Who says the whisky business is on the rocks?

16th July 2010 at 01:00
As exports of Scotch buck the recession, Moray students are gaining a nose for the industry

It must be the only college in the country that delivers a selection of fine whiskies and glasses to welcome you to your new course. And getting down to work must be such a chore - sitting in your favourite armchair in front of a roaring fire, raising the first glass, noting the aroma and taking that first sip.

Then there are the assignments to do - opening another malt and reflecting on the experience before writing your notes. Another thoughtful sip - hints of vanilla, perhaps? Better have another taste, just to get it right.

No wonder this distance-learning course has been popular with students worldwide.

The whisky course was launched in 1997, devised by Moray College in partnership with malt whisky specialist Gordon amp; MacPhail. Some recent students from Canada and South Africa were so enthusiastic, they flew all the way to Scotland to join one of the in-house courses.

"We told them they could get the course on CD, but they said `Oh no, we'd rather come'," says Lorna Castle, the course administrator.

Ms Castle has done the course herself, so is able to answer students' questions with some authority. "I'm not a whisky drinker, but I do enjoy one now and then," she says at Moray College in Elgin, in the heart of the whisky country in Speyside.

The course takes around 20 hours to complete and includes two written assessments and a third test which is done on the phone, based on students' nosing and tasting notes. Along with their course material on CD, students are sent three nosing glasses and eight whisky miniatures to allow them to sample Scotch whiskies from the range of Scotland's whisky- producing regions.

Successful students are presented with a certificate, which is jointly awarded by Moray College and Gordon amp; MacPhail.

Among the international alumni of this whisky school are the industry's professionals, hotel and licensed trade staff, representatives from tourist and retail organisations, enthusiastic amateurs and connoisseurs.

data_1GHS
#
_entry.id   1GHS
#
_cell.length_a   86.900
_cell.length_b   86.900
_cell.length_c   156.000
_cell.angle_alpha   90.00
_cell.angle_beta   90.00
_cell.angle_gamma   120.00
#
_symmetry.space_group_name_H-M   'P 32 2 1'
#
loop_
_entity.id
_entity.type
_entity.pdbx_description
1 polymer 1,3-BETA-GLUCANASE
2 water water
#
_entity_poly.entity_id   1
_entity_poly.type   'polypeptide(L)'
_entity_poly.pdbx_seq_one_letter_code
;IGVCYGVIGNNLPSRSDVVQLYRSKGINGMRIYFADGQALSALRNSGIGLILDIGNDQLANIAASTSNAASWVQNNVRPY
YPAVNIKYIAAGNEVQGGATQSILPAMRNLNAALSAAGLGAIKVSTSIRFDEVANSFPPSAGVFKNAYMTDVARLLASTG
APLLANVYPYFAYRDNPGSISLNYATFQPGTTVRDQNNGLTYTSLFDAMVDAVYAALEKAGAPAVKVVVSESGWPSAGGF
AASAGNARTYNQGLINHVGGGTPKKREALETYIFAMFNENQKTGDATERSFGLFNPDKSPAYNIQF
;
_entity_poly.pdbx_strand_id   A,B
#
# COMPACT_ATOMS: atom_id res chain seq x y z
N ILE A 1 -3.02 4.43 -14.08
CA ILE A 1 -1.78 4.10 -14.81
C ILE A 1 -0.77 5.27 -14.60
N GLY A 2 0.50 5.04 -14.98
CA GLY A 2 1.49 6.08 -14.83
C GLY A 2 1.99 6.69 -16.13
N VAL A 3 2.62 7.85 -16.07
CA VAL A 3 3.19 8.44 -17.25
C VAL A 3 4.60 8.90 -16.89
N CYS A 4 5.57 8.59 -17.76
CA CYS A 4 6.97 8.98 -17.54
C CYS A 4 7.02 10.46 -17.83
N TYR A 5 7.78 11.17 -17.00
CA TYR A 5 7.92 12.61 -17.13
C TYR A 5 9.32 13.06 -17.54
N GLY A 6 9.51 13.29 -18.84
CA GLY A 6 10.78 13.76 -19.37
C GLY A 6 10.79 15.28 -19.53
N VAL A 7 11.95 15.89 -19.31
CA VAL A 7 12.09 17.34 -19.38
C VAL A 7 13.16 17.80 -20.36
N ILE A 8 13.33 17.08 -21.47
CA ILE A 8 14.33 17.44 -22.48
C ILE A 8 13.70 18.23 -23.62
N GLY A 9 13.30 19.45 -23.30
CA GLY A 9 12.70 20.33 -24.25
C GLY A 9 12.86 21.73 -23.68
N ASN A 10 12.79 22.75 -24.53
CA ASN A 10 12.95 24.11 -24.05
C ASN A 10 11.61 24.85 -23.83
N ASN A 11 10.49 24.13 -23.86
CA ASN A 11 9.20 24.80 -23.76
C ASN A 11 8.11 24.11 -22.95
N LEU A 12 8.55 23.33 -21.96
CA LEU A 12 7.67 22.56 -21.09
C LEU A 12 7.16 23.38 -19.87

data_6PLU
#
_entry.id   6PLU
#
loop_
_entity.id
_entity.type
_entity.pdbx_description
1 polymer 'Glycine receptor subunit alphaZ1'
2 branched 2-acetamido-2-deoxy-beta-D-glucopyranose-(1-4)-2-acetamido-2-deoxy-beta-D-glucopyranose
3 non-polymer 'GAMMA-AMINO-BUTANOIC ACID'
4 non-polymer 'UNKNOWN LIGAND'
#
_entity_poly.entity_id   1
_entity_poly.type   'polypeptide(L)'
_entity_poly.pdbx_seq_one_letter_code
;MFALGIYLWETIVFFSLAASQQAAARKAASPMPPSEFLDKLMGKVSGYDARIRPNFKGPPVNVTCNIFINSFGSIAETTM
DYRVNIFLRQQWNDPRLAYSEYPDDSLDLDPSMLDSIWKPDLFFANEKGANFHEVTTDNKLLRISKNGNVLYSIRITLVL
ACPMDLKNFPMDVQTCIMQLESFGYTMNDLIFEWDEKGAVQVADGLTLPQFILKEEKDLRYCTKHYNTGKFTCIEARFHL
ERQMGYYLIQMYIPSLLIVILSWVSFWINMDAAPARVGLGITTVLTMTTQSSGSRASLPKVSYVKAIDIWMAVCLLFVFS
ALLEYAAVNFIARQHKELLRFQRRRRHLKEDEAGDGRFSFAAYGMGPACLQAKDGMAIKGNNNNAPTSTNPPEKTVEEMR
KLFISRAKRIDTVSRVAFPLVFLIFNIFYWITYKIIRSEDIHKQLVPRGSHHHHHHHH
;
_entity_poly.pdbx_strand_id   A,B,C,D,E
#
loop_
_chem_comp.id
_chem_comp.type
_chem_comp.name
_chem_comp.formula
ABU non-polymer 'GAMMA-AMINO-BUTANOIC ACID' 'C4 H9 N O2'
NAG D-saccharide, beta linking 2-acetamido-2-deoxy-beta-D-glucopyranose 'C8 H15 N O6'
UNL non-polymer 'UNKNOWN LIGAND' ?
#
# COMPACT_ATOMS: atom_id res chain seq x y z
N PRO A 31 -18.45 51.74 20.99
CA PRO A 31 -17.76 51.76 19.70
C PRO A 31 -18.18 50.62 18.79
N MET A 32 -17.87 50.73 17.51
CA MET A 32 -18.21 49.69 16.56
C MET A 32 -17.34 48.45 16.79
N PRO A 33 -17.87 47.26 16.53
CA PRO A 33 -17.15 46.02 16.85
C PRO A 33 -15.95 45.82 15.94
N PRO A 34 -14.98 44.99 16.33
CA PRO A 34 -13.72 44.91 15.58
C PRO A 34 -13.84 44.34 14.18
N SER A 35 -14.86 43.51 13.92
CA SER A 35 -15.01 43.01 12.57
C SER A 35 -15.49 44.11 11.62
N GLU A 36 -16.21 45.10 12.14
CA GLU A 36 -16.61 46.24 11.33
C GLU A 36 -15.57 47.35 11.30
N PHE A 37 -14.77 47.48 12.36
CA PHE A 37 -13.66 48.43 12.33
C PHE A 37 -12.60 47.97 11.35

"Some students don't even drink whisky; they just want to know more about it," says Mrs Castle.

The expert who teaches the course is Jim Cryle, a former chemist who joined the whisky industry more than 40 years ago. "Whisky has always been highly regarded; it's the drink around the world. You have champagne, cognac and whisky and those three drinks lead the whole drinks category," says Mr Cryle, who began teaching the course when he retired from the industry five years ago.

Scotch whisky was worth 3.1 billion in export earnings to the UK economy last year and has managed to buck the trend of the recession: "New markets are opening up. Growth is tremendous in India, China and Brazil," he explains.

His students learn about the origins of Scotch whisky, the manufacturing process and its importance to the economy. They develop nosing and tasting skills, with particular focus on the characteristics of different types of Scotch whisky.

The college also runs two-day courses which include a visit to Gordon amp; MacPhail's Benromach distillery, the smallest distillery on Speyside. Gordon amp; MacPhail also provides and dispatches the student packages of sampling whiskies and glasses from its warehouses in Elgin.

James Macpherson, the company's special projects manager, believes the course has an important educational role to play across a range of industries. "In hotels, there is very definitely a market on the tourist side, because overseas visitors will come in and one of the first things they say to a barman is: `I'd like a Scotch - what would you recommend?'

"Very often, young people serving don't know very much, and a course like this can really increase their knowledge."

In recent years, whisky has been less popular among young people in this country, but it is highly regarded in Europe. "The younger market enjoys white spirit, the vodkas and white rums. But interestingly in Europe, in particular, whisky is seen as very aspirational and it's a very popular drink," says Mr Macpherson.

Among Glasgow University students, there has been a recent revival of interest in the national drink. A year ago, an appreciation society was formed, which now has 150 members who meet monthly for tastings and discussions.

One of the founder members is Fraser Ross, 25, who started the QMU Whisky Club with a group of friends who pooled their resources to buy more expensive whiskies. "It's definitely becoming very popular. I think the whole vodka culture is dying a little bit," says Fraser, who graduated last summer.

"It's not a drinking club; we really do steer away from that. It's just an appreciation club for people to understand what high-class whisky is. We've got a lot of international students coming to it. It is really surprising how popular it is and how it has taken off."

Later this year, Moray College will launch an online version of the whisky course, which has been updated to reflect recent changes affecting the industry.

"There have been various changes to definitions and regulations relating to Scotch whisky, in particular the introduction of the Scotch Whisky Regulations of 2009, which went on to the statute book in NovemberDecember," explains Mr Cryle.

"That introduced a raft of legislation which further defined not only how Scotch whisky could be made, but also what would happen to labelling"




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